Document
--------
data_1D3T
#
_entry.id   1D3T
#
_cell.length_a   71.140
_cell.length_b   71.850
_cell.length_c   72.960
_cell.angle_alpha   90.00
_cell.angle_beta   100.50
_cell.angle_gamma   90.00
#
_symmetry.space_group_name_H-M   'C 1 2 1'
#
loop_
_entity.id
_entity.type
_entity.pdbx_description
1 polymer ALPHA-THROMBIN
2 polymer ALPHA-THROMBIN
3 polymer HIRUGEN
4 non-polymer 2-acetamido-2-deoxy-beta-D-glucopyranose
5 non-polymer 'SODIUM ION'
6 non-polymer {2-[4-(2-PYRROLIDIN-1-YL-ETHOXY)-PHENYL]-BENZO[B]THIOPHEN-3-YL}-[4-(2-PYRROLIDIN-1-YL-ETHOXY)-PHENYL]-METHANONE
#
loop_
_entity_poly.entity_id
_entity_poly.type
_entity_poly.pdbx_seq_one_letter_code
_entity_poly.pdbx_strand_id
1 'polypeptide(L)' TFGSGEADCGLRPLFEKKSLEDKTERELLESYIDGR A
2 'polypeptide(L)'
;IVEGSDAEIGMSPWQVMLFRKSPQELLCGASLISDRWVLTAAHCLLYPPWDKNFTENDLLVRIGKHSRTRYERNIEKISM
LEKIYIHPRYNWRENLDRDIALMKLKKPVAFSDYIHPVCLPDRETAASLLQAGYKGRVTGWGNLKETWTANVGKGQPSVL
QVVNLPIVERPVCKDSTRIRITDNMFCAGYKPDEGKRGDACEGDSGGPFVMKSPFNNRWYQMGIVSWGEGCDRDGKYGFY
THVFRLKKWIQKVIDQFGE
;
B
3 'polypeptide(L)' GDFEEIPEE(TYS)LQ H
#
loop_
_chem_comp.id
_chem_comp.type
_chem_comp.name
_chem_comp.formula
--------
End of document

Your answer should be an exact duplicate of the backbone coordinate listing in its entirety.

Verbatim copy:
data_1D3T
#
_entry.id   1D3T
#
_cell.length_a   71.140
_cell.length_b   71.850
_cell.length_c   72.960
_cell.angle_alpha   90.00
_cell.angle_beta   100.50
_cell.angle_gamma   90.00
#
_symmetry.space_group_name_H-M   'C 1 2 1'
#
loop_
_entity.id
_entity.type
_entity.pdbx_description
1 polymer ALPHA-THROMBIN
2 polymer ALPHA-THROMBIN
3 polymer HIRUGEN
4 non-polymer 2-acetamido-2-deoxy-beta-D-glucopyranose
5 non-polymer 'SODIUM ION'
6 non-polymer {2-[4-(2-PYRROLIDIN-1-YL-ETHOXY)-PHENYL]-BENZO[B]THIOPHEN-3-YL}-[4-(2-PYRROLIDIN-1-YL-ETHOXY)-PHENYL]-METHANONE
#
loop_
_entity_poly.entity_id
_entity_poly.type
_entity_poly.pdbx_seq_one_letter_code
_entity_poly.pdbx_strand_id
1 'polypeptide(L)' TFGSGEADCGLRPLFEKKSLEDKTERELLESYIDGR A
2 'polypeptide(L)'
;IVEGSDAEIGMSPWQVMLFRKSPQELLCGASLISDRWVLTAAHCLLYPPWDKNFTENDLLVRIGKHSRTRYERNIEKISM
LEKIYIHPRYNWRENLDRDIALMKLKKPVAFSDYIHPVCLPDRETAASLLQAGYKGRVTGWGNLKETWTANVGKGQPSVL
QVVNLPIVERPVCKDSTRIRITDNMFCAGYKPDEGKRGDACEGDSGGPFVMKSPFNNRWYQMGIVSWGEGCDRDGKYGFY
THVFRLKKWIQKVIDQFGE
;
B
3 'polypeptide(L)' GDFEEIPEE(TYS)LQ H
#
loop_
_chem_comp.id
_chem_comp.type
_chem_comp.name
_chem_comp.formula